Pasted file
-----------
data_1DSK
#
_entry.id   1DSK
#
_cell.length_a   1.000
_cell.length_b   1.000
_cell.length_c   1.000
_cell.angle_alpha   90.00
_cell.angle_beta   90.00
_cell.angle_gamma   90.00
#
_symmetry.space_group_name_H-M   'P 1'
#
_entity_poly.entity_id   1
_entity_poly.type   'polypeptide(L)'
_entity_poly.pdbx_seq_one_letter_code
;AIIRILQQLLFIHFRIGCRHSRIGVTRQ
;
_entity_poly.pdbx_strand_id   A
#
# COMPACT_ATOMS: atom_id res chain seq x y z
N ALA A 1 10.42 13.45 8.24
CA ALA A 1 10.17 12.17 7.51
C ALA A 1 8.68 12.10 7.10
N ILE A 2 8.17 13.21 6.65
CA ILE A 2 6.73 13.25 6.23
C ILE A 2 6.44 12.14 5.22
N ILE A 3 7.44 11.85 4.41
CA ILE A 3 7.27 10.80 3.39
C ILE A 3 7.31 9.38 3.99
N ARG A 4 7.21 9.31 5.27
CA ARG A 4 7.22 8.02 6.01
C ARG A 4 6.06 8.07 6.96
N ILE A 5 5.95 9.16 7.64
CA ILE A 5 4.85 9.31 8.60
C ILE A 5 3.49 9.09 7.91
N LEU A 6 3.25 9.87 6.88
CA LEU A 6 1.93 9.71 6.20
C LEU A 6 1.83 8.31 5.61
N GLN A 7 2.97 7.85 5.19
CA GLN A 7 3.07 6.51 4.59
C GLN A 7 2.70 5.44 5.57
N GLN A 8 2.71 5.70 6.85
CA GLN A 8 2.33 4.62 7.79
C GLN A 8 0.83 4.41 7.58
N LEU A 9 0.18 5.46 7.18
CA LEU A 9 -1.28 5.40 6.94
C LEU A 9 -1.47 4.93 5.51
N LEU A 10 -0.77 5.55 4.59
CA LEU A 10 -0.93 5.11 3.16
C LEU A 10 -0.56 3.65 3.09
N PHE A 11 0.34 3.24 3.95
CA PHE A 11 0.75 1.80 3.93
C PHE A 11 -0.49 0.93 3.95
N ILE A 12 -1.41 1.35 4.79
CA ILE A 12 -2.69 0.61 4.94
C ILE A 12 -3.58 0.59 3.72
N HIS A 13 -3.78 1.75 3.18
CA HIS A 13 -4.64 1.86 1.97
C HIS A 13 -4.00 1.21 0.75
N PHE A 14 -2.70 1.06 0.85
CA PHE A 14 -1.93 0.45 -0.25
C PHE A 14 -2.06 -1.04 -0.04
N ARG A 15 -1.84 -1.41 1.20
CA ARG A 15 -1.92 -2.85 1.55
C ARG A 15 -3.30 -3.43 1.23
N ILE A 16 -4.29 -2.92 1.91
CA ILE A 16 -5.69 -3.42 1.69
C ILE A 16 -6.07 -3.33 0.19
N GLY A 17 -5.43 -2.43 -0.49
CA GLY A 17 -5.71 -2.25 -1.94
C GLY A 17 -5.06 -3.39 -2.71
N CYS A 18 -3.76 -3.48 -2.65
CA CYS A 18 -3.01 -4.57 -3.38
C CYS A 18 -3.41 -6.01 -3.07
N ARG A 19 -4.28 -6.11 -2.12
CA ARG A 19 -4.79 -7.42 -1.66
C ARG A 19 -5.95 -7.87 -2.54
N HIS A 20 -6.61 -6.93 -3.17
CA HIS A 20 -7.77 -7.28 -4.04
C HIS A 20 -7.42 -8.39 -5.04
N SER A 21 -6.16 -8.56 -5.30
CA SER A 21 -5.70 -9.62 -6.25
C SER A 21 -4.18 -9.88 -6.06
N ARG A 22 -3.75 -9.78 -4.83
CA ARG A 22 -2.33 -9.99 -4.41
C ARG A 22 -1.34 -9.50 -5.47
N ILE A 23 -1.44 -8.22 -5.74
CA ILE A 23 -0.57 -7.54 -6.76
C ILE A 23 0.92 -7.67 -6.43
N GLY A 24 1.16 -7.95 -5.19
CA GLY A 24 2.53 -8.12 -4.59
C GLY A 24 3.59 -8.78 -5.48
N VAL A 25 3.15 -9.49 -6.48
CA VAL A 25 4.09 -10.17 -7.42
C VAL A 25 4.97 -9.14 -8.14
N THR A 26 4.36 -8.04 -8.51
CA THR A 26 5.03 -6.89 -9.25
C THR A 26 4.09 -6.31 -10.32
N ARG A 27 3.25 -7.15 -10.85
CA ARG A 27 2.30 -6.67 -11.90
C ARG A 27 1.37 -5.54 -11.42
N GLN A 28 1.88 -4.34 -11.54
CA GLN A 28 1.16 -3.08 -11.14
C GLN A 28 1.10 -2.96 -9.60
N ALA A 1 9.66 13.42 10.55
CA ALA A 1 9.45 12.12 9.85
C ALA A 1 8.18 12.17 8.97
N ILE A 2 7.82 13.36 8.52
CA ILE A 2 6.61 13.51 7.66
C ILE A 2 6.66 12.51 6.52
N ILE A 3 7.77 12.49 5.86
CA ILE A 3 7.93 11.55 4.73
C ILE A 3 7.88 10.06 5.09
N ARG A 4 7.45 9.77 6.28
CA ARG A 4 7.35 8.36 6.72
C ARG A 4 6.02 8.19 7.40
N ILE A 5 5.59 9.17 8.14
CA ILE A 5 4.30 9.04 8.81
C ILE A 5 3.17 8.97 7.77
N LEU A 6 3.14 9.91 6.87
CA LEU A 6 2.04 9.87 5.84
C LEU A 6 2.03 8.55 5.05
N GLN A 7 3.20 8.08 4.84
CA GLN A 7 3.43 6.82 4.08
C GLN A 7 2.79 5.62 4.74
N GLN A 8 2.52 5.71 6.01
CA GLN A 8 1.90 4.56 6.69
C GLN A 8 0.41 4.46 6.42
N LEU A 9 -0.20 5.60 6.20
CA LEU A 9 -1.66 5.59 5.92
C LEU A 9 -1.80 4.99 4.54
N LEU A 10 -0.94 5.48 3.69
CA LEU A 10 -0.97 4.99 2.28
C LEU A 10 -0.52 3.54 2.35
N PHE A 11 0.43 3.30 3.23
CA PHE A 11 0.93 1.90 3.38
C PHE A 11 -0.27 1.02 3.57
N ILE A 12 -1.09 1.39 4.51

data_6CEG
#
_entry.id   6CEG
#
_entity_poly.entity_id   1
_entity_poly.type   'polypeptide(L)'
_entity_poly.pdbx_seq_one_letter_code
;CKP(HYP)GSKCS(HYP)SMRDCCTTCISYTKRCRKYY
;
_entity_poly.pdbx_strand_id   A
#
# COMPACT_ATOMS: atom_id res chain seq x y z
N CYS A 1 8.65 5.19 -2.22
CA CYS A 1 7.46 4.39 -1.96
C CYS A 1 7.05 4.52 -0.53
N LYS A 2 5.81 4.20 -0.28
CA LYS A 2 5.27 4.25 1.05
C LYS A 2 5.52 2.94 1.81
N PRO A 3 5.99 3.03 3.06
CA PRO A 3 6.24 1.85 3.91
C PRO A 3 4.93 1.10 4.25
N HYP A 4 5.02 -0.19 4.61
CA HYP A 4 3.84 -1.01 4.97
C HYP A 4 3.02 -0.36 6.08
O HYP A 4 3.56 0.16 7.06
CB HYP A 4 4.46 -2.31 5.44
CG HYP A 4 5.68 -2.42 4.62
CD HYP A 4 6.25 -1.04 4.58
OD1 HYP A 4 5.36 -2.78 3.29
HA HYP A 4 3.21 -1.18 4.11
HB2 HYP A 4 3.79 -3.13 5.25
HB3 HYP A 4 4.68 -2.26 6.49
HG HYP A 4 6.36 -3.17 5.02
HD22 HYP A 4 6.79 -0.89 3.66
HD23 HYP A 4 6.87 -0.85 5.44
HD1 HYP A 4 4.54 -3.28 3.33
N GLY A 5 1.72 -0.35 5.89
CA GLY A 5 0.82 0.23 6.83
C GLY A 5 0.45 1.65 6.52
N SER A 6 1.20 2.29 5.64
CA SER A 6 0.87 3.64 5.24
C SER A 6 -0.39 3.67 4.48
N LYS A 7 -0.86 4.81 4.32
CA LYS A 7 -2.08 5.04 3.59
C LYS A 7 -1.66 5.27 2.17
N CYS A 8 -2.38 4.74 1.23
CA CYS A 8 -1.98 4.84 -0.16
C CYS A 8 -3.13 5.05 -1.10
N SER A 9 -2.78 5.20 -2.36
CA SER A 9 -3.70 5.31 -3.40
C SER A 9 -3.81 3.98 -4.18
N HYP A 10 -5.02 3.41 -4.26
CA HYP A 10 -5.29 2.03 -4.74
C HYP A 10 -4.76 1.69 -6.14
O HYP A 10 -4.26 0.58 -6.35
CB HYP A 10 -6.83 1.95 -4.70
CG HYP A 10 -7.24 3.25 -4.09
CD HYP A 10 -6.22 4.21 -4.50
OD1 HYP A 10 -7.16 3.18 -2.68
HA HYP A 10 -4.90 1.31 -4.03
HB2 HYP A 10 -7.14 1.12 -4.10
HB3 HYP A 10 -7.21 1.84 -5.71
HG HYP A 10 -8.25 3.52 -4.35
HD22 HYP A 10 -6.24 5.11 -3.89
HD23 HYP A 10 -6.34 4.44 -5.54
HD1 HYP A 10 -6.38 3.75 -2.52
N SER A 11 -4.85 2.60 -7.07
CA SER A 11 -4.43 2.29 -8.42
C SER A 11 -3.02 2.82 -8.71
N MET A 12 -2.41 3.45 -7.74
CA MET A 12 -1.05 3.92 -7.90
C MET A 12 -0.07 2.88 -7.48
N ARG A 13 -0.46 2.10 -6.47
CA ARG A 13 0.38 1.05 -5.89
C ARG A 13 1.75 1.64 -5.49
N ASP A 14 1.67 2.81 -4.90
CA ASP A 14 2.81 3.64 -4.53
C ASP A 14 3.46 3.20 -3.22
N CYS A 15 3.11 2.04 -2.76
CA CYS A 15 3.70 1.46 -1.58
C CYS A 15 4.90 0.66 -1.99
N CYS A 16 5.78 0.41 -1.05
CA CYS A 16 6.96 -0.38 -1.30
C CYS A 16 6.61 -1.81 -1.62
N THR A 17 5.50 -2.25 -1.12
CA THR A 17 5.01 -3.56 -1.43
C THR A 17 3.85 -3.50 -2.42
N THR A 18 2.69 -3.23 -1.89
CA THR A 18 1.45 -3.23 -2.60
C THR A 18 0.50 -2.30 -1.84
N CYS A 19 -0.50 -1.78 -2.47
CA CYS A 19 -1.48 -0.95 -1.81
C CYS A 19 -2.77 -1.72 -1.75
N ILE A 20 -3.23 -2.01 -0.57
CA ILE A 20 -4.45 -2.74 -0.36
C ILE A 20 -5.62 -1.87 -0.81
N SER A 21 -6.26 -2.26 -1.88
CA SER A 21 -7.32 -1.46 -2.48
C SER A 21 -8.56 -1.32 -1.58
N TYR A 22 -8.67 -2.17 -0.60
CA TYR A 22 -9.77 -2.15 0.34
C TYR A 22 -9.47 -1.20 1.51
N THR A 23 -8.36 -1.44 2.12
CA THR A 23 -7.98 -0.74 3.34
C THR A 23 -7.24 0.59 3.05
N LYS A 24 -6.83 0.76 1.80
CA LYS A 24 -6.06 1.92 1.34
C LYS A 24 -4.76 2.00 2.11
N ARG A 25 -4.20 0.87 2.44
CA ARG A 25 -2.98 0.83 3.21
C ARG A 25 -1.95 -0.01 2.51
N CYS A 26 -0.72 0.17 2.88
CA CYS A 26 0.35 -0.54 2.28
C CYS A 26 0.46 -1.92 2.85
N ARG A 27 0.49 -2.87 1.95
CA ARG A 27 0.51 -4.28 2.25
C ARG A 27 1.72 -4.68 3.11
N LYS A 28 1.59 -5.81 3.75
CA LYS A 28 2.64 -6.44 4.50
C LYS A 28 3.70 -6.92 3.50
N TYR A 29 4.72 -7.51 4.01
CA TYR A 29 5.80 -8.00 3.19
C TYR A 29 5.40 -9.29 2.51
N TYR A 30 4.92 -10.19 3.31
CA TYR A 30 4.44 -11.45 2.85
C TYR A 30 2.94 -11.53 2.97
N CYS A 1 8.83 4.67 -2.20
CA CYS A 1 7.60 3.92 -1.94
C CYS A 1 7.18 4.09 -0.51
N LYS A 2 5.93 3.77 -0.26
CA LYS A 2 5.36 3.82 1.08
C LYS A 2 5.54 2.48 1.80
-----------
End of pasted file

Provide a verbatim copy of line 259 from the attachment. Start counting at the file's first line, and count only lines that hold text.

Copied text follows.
C LYS A 28 3.70 -6.92 3.50